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Potential of 2,4-Dihydroxybenzoic Acid as an Oviposition Stimulant for Mass-Reared Ladybird Beetles

E. W. Riddick, Z. Wu, F. J. Eller, M. A. Berhow
Journal of insect science 2019 v.19 no.2 pp. 1-6
Coleomegilla maculata, bioassays, bioflavonoids, egg masses, eggs, females, flavonols, mass rearing, nylon, oviposition sites, predators, taste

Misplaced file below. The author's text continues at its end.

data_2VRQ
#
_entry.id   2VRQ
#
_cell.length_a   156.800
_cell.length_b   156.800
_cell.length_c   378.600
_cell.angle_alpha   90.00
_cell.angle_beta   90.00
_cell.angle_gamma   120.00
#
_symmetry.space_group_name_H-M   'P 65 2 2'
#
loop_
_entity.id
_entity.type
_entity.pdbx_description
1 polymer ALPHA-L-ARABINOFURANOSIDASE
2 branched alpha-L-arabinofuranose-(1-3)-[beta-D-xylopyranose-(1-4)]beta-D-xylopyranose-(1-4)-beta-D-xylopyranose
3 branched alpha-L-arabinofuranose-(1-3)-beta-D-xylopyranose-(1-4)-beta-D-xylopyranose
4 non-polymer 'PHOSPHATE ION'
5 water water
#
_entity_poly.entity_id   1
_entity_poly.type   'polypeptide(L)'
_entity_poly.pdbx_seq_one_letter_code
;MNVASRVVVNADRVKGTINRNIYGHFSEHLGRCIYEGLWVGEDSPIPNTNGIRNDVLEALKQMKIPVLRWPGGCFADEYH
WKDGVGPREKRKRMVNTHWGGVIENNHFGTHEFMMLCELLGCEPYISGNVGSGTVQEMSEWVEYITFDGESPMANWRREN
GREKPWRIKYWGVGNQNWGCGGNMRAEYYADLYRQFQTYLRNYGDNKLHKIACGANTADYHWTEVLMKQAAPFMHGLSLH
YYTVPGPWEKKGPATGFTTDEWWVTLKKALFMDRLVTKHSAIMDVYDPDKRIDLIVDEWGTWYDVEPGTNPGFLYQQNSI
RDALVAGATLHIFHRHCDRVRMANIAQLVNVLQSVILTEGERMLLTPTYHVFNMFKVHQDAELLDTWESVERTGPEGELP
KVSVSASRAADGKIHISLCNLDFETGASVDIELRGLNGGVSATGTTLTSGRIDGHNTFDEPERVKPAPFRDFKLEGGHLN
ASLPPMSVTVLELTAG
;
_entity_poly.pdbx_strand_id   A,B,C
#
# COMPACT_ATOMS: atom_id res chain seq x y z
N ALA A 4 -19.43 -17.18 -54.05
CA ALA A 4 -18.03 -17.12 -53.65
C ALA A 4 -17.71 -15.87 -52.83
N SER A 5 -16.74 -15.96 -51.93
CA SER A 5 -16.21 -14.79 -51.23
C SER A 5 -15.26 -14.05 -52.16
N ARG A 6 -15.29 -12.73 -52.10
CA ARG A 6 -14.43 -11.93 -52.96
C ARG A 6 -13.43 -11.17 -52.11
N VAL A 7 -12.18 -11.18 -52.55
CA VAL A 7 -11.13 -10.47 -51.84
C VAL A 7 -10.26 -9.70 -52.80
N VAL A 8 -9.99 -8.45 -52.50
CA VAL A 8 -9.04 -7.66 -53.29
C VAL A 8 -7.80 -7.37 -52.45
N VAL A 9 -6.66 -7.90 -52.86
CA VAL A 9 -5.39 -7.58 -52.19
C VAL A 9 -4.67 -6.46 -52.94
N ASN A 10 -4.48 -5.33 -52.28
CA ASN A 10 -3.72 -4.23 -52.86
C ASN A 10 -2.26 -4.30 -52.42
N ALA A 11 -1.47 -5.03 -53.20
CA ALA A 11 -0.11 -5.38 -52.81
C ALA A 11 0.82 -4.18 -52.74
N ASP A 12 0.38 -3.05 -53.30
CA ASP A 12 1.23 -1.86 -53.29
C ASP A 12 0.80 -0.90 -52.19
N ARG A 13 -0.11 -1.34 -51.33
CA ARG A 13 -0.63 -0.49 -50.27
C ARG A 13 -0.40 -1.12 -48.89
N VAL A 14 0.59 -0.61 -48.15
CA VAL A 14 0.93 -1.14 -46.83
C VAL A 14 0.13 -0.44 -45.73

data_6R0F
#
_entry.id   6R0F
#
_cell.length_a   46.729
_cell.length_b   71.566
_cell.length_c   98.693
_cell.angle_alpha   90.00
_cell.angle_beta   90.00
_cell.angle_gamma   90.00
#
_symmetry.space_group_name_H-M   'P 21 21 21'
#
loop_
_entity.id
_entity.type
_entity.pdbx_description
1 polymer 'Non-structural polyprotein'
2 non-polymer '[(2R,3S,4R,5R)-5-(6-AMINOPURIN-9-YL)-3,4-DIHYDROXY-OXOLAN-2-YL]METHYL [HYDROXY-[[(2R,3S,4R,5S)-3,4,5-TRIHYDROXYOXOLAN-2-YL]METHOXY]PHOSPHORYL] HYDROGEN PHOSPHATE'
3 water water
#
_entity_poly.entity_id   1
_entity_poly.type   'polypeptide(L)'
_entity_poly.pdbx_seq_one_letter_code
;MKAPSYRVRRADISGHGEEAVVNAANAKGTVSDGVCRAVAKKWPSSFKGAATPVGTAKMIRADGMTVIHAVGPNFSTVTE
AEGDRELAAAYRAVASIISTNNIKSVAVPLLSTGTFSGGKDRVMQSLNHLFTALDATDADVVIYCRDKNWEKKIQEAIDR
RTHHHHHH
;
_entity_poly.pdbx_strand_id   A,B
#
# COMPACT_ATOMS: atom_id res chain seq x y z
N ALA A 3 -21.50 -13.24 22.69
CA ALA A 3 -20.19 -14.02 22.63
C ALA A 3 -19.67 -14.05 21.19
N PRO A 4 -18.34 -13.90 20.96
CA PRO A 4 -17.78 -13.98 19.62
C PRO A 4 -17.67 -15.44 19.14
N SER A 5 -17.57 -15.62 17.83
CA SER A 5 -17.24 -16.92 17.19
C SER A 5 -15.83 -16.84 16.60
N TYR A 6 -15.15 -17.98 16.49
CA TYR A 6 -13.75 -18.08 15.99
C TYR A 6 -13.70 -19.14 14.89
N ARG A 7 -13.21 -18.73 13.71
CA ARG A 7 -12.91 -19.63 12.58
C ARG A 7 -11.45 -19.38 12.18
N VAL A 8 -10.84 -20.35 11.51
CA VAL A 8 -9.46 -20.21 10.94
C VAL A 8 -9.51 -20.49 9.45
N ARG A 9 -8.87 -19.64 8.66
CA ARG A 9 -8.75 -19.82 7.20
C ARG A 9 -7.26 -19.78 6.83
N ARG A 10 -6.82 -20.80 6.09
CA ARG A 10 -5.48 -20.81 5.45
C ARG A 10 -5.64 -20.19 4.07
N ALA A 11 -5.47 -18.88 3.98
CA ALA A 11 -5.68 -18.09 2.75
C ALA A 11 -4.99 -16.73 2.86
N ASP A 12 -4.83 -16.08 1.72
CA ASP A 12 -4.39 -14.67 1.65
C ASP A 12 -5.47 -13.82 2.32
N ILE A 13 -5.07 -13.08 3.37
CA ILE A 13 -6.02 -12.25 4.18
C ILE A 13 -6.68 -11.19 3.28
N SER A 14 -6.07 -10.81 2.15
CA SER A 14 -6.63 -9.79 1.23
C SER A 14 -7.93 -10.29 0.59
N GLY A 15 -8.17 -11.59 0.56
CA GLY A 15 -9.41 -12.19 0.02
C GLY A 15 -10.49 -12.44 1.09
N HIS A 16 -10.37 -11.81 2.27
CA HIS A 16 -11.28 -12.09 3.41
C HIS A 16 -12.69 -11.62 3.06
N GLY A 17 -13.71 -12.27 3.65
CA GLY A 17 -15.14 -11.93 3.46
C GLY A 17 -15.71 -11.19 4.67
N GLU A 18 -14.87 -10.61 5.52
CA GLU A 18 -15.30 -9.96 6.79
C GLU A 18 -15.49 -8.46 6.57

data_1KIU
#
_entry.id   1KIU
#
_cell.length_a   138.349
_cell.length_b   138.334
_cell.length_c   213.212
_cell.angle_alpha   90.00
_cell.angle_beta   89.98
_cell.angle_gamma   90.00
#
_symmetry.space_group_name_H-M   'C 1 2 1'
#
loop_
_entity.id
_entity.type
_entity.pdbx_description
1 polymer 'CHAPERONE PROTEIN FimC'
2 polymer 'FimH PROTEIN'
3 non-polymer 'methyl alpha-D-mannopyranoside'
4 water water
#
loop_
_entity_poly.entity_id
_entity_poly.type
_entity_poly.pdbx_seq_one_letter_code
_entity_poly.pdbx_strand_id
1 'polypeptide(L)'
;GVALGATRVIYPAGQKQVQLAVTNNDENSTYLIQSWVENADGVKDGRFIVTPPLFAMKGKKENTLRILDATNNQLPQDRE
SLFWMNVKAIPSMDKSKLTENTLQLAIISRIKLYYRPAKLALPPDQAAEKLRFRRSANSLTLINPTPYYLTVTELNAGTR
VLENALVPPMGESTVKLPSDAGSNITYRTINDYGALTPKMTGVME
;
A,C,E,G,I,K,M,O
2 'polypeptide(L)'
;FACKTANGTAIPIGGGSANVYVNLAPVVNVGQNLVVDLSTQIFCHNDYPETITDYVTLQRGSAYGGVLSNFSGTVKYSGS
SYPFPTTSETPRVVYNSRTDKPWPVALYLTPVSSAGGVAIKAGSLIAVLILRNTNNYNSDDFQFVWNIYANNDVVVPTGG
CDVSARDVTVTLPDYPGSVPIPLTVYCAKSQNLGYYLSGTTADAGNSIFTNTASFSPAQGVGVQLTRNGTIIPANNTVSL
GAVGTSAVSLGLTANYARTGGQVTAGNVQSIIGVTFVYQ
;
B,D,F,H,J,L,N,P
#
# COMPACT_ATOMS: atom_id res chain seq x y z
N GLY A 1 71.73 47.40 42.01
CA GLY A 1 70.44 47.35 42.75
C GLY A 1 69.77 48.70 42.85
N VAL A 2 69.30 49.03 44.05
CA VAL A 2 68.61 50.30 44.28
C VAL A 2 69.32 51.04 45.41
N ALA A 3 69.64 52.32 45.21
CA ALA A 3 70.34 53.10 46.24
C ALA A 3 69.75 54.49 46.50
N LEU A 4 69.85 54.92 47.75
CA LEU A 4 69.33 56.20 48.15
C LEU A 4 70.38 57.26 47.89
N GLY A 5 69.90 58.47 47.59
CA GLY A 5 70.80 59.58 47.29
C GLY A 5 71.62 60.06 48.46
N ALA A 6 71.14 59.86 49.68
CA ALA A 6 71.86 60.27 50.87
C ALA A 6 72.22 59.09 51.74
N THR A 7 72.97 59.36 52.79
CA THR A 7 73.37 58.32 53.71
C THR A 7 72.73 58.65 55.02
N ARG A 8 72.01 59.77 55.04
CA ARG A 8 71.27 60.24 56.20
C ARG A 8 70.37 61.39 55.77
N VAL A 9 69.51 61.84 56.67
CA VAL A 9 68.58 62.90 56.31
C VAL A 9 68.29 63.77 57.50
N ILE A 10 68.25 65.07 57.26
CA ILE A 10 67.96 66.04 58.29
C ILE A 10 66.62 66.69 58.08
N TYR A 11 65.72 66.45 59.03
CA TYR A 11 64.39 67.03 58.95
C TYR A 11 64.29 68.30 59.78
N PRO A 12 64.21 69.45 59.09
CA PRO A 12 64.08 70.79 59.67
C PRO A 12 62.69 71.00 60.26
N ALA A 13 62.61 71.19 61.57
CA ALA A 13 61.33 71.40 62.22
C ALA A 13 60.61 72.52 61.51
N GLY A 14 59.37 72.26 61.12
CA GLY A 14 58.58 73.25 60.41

The discovery of inexpensive, readily available bioflavonoids, and their degradation products that boost the reproductive potential of mass-reared predators is the overarching goal of this research. We tested the hypothesis that 2,4-dihydroxybenzoic acid (DHBA), an inexpensive degradation product of morin (a flavonol bioflavonoid), stimulates oviposition by the ladybird beetle Coleomegilla maculata (DeGeer). We also tested the hypothesis that C. maculata females must touch or taste DHBA to stimulate oviposition. We setup bioassays in communal cages (housing 10 females) and solitary cages (housing 1 female). In communal cages, nearly all egg clutches were found in or near the chemical dish with DHBA only. Provisioning cages with a tissue substrate reduced oviposition in the chemical dish. Regardless of oviposition site, egg number per clutch did not increase in communal cages or solitary cages with DHBA only. Affixing DHBA to the base of the chemical dish, then covering it with a nylon screen, reduced oviposition. This study suggests that females must touch or taste DHBA to stimulate oviposition. The physiological mechanism involved in oviposition stimulation requires further study. DHBA could potentially serve as a weak oviposition stimulant for predatory ladybird beetles in some mass-rearing systems.